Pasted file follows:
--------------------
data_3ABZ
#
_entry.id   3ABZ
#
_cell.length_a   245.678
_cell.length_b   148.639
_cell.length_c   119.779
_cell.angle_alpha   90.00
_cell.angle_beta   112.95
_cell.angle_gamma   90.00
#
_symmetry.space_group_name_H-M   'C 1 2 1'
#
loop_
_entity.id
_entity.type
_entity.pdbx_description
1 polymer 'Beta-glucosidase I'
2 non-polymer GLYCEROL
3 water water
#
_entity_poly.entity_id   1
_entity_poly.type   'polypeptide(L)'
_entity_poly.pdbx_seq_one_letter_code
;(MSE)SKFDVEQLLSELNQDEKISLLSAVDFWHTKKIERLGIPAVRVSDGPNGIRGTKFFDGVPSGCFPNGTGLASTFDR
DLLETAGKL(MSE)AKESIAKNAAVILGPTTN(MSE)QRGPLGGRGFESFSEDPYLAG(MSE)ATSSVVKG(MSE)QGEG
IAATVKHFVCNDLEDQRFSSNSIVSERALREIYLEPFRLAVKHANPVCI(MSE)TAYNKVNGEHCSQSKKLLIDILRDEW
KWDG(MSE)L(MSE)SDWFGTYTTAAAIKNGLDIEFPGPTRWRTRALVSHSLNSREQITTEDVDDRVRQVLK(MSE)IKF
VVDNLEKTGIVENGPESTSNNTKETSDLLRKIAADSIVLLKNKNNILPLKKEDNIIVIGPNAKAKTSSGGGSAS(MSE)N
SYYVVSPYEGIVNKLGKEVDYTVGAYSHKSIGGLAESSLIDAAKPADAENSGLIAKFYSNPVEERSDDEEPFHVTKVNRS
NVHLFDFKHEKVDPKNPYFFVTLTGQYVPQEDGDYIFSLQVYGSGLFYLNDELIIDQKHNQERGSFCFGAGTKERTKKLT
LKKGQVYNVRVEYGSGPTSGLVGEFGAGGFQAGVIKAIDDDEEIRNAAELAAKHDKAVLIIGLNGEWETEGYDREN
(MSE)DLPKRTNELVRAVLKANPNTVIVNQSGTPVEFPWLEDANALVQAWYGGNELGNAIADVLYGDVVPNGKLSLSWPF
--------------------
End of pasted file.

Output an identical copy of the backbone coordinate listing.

data_3ABZ
#
_entry.id   3ABZ
#
_cell.length_a   245.678
_cell.length_b   148.639
_cell.length_c   119.779
_cell.angle_alpha   90.00
_cell.angle_beta   112.95
_cell.angle_gamma   90.00
#
_symmetry.space_group_name_H-M   'C 1 2 1'
#
loop_
_entity.id
_entity.type
_entity.pdbx_description
1 polymer 'Beta-glucosidase I'
2 non-polymer GLYCEROL
3 water water
#
_entity_poly.entity_id   1
_entity_poly.type   'polypeptide(L)'
_entity_poly.pdbx_seq_one_letter_code
;(MSE)SKFDVEQLLSELNQDEKISLLSAVDFWHTKKIERLGIPAVRVSDGPNGIRGTKFFDGVPSGCFPNGTGLASTFDR
DLLETAGKL(MSE)AKESIAKNAAVILGPTTN(MSE)QRGPLGGRGFESFSEDPYLAG(MSE)ATSSVVKG(MSE)QGEG
IAATVKHFVCNDLEDQRFSSNSIVSERALREIYLEPFRLAVKHANPVCI(MSE)TAYNKVNGEHCSQSKKLLIDILRDEW
KWDG(MSE)L(MSE)SDWFGTYTTAAAIKNGLDIEFPGPTRWRTRALVSHSLNSREQITTEDVDDRVRQVLK(MSE)IKF
VVDNLEKTGIVENGPESTSNNTKETSDLLRKIAADSIVLLKNKNNILPLKKEDNIIVIGPNAKAKTSSGGGSAS(MSE)N
SYYVVSPYEGIVNKLGKEVDYTVGAYSHKSIGGLAESSLIDAAKPADAENSGLIAKFYSNPVEERSDDEEPFHVTKVNRS
NVHLFDFKHEKVDPKNPYFFVTLTGQYVPQEDGDYIFSLQVYGSGLFYLNDELIIDQKHNQERGSFCFGAGTKERTKKLT
LKKGQVYNVRVEYGSGPTSGLVGEFGAGGFQAGVIKAIDDDEEIRNAAELAAKHDKAVLIIGLNGEWETEGYDREN
(MSE)DLPKRTNELVRAVLKANPNTVIVNQSGTPVEFPWLEDANALVQAWYGGNELGNAIADVLYGDVVPNGKLSLSWPF